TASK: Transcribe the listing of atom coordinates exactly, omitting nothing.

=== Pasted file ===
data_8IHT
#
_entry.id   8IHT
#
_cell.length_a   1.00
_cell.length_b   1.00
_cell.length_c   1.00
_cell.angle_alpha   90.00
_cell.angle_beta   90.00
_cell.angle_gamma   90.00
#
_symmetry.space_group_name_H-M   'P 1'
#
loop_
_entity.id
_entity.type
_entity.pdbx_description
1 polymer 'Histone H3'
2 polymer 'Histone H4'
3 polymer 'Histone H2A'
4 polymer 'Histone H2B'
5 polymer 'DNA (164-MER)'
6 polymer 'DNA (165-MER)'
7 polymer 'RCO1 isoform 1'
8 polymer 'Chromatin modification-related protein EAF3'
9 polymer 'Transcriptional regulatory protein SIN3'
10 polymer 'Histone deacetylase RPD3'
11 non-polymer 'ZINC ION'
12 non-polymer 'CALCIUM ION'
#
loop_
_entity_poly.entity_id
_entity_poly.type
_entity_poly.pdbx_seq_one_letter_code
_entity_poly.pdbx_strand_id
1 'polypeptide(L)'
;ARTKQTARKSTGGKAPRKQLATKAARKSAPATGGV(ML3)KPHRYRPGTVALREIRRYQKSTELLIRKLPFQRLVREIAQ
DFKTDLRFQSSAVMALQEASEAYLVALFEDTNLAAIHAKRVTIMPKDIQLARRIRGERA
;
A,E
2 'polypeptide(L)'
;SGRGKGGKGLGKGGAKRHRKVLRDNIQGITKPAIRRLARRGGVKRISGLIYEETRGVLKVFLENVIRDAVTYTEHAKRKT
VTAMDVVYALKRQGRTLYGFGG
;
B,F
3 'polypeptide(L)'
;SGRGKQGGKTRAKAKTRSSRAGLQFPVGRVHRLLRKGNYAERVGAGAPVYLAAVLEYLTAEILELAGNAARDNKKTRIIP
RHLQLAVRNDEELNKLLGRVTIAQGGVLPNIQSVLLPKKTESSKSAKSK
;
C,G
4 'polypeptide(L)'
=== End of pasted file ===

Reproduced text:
data_8IHT
#
_entry.id   8IHT
#
_cell.length_a   1.00
_cell.length_b   1.00
_cell.length_c   1.00
_cell.angle_alpha   90.00
_cell.angle_beta   90.00
_cell.angle_gamma   90.00
#
_symmetry.space_group_name_H-M   'P 1'
#
loop_
_entity.id
_entity.type
_entity.pdbx_description
1 polymer 'Histone H3'
2 polymer 'Histone H4'
3 polymer 'Histone H2A'
4 polymer 'Histone H2B'
5 polymer 'DNA (164-MER)'
6 polymer 'DNA (165-MER)'
7 polymer 'RCO1 isoform 1'
8 polymer 'Chromatin modification-related protein EAF3'
9 polymer 'Transcriptional regulatory protein SIN3'
10 polymer 'Histone deacetylase RPD3'
11 non-polymer 'ZINC ION'
12 non-polymer 'CALCIUM ION'
#
loop_
_entity_poly.entity_id
_entity_poly.type
_entity_poly.pdbx_seq_one_letter_code
_entity_poly.pdbx_strand_id
1 'polypeptide(L)'
;ARTKQTARKSTGGKAPRKQLATKAARKSAPATGGV(ML3)KPHRYRPGTVALREIRRYQKSTELLIRKLPFQRLVREIAQ
DFKTDLRFQSSAVMALQEASEAYLVALFEDTNLAAIHAKRVTIMPKDIQLARRIRGERA
;
A,E
2 'polypeptide(L)'
;SGRGKGGKGLGKGGAKRHRKVLRDNIQGITKPAIRRLARRGGVKRISGLIYEETRGVLKVFLENVIRDAVTYTEHAKRKT
VTAMDVVYALKRQGRTLYGFGG
;
B,F
3 'polypeptide(L)'
;SGRGKQGGKTRAKAKTRSSRAGLQFPVGRVHRLLRKGNYAERVGAGAPVYLAAVLEYLTAEILELAGNAARDNKKTRIIP
RHLQLAVRNDEELNKLLGRVTIAQGGVLPNIQSVLLPKKTESSKSAKSK
;
C,G
4 'polypeptide(L)'